There are a couple of aspects to making sure an interior redesign of a commercial space works for the customers. Most importantly, as I mentioned, you don’t want to make such a radical change to the place that they feel it’s a whole new business. At the end of the job, you want people who have been coming for years to walk in the door and immediately feel at ease.

A project like a credit union is about continuation. So providing that thread in the interior design is vital. Otherwise you risk communicating, “New design, new layout, new management with new ideas for new services for new customers only. Existing customers are not welcome.” It sounds ridiculous, but we are creatures of habit. We’ve all experienced the jolt when our favourite coffee shop closes or radically changes its offering. It’s like losing a part of ourselves. Credit unions are like that, but even more so, I believe.

The second aspect of a redesign is to make sure it actually improves the space. In Gurranabraher, one of the key drivers of the project was to make better use of the space available. The idea was to make the experience of being in the building better, both for customers and staff. That’s partly down to how easily people can move through the rooms. It’s important that areas don’t spill over into each other or hinder the flow of movement.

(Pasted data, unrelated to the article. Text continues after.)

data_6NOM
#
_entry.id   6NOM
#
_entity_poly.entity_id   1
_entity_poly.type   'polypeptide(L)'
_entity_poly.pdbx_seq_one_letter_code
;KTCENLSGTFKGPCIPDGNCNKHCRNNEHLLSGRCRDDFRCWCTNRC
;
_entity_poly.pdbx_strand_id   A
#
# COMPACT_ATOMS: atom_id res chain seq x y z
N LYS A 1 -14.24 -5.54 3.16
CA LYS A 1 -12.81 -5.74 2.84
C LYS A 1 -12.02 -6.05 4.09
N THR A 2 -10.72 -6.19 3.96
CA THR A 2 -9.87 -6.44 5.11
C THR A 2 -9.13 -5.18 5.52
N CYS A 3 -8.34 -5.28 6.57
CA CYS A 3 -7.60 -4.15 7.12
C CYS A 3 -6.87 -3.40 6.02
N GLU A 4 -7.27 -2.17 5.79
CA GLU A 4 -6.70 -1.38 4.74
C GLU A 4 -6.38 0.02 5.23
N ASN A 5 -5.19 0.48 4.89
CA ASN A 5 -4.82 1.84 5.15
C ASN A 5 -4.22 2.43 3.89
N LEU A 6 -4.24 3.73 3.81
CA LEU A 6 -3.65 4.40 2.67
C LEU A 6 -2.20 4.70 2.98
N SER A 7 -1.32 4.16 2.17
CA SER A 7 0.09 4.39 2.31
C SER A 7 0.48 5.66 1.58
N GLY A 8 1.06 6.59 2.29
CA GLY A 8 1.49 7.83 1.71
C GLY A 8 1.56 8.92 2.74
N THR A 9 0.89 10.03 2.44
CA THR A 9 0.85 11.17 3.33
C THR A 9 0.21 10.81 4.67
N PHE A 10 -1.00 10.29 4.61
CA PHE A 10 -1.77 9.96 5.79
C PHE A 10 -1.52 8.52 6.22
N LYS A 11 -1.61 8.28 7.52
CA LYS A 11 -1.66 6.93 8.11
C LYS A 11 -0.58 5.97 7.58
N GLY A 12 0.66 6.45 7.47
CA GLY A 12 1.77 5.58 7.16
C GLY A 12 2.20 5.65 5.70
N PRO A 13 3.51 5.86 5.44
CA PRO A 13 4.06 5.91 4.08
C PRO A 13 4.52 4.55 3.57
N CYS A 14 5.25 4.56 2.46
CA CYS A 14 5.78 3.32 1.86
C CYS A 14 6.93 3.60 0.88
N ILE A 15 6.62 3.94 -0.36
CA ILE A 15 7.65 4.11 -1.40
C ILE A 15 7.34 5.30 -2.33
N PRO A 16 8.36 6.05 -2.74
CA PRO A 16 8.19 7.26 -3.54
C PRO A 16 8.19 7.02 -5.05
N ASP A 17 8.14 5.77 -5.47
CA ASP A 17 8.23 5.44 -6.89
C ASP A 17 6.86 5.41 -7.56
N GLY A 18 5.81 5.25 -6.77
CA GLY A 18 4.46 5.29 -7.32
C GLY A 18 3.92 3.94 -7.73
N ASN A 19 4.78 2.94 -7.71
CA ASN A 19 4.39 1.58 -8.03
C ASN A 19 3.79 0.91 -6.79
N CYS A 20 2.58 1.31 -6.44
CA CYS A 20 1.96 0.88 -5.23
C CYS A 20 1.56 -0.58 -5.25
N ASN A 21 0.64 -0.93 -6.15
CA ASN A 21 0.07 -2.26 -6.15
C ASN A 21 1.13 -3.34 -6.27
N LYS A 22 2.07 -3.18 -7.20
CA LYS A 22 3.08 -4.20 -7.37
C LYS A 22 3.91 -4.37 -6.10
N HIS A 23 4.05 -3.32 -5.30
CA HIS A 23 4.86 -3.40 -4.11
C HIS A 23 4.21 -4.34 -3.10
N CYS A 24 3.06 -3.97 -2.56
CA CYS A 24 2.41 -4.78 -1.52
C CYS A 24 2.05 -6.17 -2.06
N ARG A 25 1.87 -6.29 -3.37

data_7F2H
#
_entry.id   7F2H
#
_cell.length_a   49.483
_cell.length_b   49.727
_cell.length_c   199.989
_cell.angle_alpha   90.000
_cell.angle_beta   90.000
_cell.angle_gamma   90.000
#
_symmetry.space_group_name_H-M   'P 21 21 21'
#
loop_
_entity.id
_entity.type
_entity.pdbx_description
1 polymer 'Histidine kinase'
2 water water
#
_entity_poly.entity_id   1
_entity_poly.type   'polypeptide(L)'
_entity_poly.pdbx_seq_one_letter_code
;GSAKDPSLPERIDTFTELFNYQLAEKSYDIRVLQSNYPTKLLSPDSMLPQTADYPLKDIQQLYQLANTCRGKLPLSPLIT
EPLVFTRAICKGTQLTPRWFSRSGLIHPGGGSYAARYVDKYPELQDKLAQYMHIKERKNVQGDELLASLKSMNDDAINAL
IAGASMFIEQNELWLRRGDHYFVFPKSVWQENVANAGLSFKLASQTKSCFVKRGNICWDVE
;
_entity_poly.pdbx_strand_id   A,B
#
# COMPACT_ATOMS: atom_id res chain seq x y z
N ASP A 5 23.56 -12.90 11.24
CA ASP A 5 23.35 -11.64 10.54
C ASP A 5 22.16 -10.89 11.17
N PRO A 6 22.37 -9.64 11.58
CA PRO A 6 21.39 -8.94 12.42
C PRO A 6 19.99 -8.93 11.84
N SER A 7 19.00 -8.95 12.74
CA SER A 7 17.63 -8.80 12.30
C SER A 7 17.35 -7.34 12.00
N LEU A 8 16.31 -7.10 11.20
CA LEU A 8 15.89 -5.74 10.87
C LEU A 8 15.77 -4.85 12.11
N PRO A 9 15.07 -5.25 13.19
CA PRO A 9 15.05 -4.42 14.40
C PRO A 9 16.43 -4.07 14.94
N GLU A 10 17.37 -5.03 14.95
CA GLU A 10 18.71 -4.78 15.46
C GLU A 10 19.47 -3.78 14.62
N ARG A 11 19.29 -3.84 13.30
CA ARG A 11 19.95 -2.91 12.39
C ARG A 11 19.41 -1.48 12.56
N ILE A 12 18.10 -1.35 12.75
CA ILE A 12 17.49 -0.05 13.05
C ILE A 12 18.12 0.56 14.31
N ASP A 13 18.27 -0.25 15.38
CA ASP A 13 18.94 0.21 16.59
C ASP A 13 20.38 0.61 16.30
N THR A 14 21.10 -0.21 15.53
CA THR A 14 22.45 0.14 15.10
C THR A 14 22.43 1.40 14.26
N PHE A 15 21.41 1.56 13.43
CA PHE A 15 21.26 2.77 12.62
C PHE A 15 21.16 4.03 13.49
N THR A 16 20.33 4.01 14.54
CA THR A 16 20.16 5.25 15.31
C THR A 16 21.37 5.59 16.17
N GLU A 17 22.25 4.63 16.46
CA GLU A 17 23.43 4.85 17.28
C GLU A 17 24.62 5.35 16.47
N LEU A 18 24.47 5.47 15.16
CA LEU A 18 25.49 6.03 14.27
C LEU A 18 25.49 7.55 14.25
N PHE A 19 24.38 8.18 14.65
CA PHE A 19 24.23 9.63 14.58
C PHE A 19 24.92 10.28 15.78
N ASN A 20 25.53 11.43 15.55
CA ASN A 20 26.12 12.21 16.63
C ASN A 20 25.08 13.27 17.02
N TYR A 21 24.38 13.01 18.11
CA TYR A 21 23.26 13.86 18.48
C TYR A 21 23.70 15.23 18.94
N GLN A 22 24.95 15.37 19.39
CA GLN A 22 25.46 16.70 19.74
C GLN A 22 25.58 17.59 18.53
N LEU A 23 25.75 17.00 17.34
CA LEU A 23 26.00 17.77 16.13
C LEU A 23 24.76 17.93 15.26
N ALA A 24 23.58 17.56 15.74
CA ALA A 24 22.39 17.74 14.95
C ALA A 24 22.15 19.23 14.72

In addition, in a credit union there are two more considerations. There need to be friendly and private areas for people to have confidential conversations. And the focal point of the credit union, the main counter, needs to be both inviting and functional. After all, it’s the place customers most often visit when they come in.

Great interior (re)design keeps what works